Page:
The death of the queen should not blind us from the real nature of the monarchy

Contributed from Victoria

The great distraction will soon be over. I’m talking about the coverage of Queen Elizabeth’s and the parade of ceremonies following it. Any death is solemn, and people usually react in a respectful way. And it has been with the death of the British monarch. At least she made it to 96. This is a good innings.

Contention is not the death but the use being made out of it to build the royal myth. The history of the British throne is that it has been occupied over the centuries by those who were the most powerful warlords of their time. Their claims were that they happened to own the most land and could afford the biggest armies. The population never voted them in as their sovereign.

Barons forced Plantagenet King John to sign the Magna Carter in 1215 to share power with them

History is re-written to pretend a fairy tale line of descent and rightful place on the throne. The reality is that the British Monarch has represented a series of families, many of them getting to the throne by violent means. The family holding the title for the longest were the Plantagenets. They were form Normandy, which is now part of France. The Tudors, who also came from what became France. They were followed the Scottish Stuarts, who occupied the throne for the second longest time. There were others who had their brief time in the sun. All in all, more than 30 families have held the job of the king or queen of England or Great Britain. Many of them their significant others were foreigners.

The family of the just departed queen, the Windsors, are the most recent addition to the list. Elizabeth only got the guernsey by a succession of accidents. Queen Victoria’s son George died early. Another abdicated. Then there was another early death. Without these mishaps, Elizabeth would not have become Queen.

Not that any of this is really important. But it does throw some cold water on the fairy tale.

Far more important is the role that the crown has played in promoting colonialism and horrendous theft and exploitation abroad. The Crown jewels are an epitaph to the plunder. Repression was used at home to keep the subjects in their place. This is why the institution has never been particularly popular through the ages and the British rose up in revolutions in 1640 and 1660. They executed Charles I by having his head chopped off.

Charles I lost his head because of revolution

The longer lasting consequence is that the monarchy had its wings clipped and greater power was transferred to the parliament. The tussle between the two powers continued and continues today, even if it is less pronounced.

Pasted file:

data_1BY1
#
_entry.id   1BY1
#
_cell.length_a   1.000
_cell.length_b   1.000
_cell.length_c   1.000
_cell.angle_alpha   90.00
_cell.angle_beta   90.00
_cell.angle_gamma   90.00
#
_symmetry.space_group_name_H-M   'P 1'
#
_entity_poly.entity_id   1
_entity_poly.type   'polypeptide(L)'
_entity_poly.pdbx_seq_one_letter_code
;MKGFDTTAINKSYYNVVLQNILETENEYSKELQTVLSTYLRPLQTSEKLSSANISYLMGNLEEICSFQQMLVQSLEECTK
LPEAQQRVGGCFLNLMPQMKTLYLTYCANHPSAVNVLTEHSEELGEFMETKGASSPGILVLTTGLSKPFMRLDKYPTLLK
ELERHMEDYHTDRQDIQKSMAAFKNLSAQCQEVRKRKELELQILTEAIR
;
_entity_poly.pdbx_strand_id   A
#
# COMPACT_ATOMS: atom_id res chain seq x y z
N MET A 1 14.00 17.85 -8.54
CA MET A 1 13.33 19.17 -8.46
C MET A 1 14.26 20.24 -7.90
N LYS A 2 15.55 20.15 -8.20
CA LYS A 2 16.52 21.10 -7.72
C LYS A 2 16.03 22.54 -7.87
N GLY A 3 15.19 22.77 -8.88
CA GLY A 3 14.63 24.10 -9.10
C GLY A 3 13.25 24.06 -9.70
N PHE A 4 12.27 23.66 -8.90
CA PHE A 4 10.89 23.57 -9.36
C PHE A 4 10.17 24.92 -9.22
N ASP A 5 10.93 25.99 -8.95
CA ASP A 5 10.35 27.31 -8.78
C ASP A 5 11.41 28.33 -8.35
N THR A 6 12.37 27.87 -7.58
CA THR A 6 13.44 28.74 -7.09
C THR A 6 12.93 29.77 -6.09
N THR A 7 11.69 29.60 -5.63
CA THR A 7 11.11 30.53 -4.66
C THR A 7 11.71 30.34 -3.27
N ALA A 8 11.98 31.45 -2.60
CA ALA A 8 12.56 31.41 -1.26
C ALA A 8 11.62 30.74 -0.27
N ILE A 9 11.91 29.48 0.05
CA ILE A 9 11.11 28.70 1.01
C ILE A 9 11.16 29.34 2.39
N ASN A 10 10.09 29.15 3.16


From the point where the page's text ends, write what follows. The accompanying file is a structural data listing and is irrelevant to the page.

Britain’s monarchy has never been an institution for democracy. It is part of a system of privileges for a few and an arm of their ongoing political power. The claim that it is a check on the abuse of power is nonsense. It is a check on the voice of the people.

The re-writing of history seeks to cover this by pretending the opposite. The pomp and ceremony, and the countless patronised charities have been invented to land substance to where there is little. They are also a means to buy an army of sycophants, eager to dip their snouts into the cream and feel superior. The monarchy represents an out-of-date feudal class system.

Manufacturing the fairy tale is a means to turn the public attention away from the realities of life. British living standards are declining, the planet is warming, and the economy is in a real mess. The capacity to form a stable government is problematic. Brexit and Boris Johnson have proved disasters. The Scots want their independence, and the population across the island is unhappy.

The death of the queen is being milked for all its worth. The upper crust is frightened. They want to hang on to their privileges. Distract through the use of circuses, and under cover, usher in censorship and repression.

Any criticism of the monarchy has been blocked out of the media. Even criticism of the way the media is handling it is out. Recent laws prohibiting public expression of unofficial views is being policed. This is why a woman holding a sign saying ‘not my king” was arrested. She is only one of a growing list of those detained. Arrests like these began before the death. They will continue after the ceremonies are over.

It is disturbing that there are echoes of this in Australia.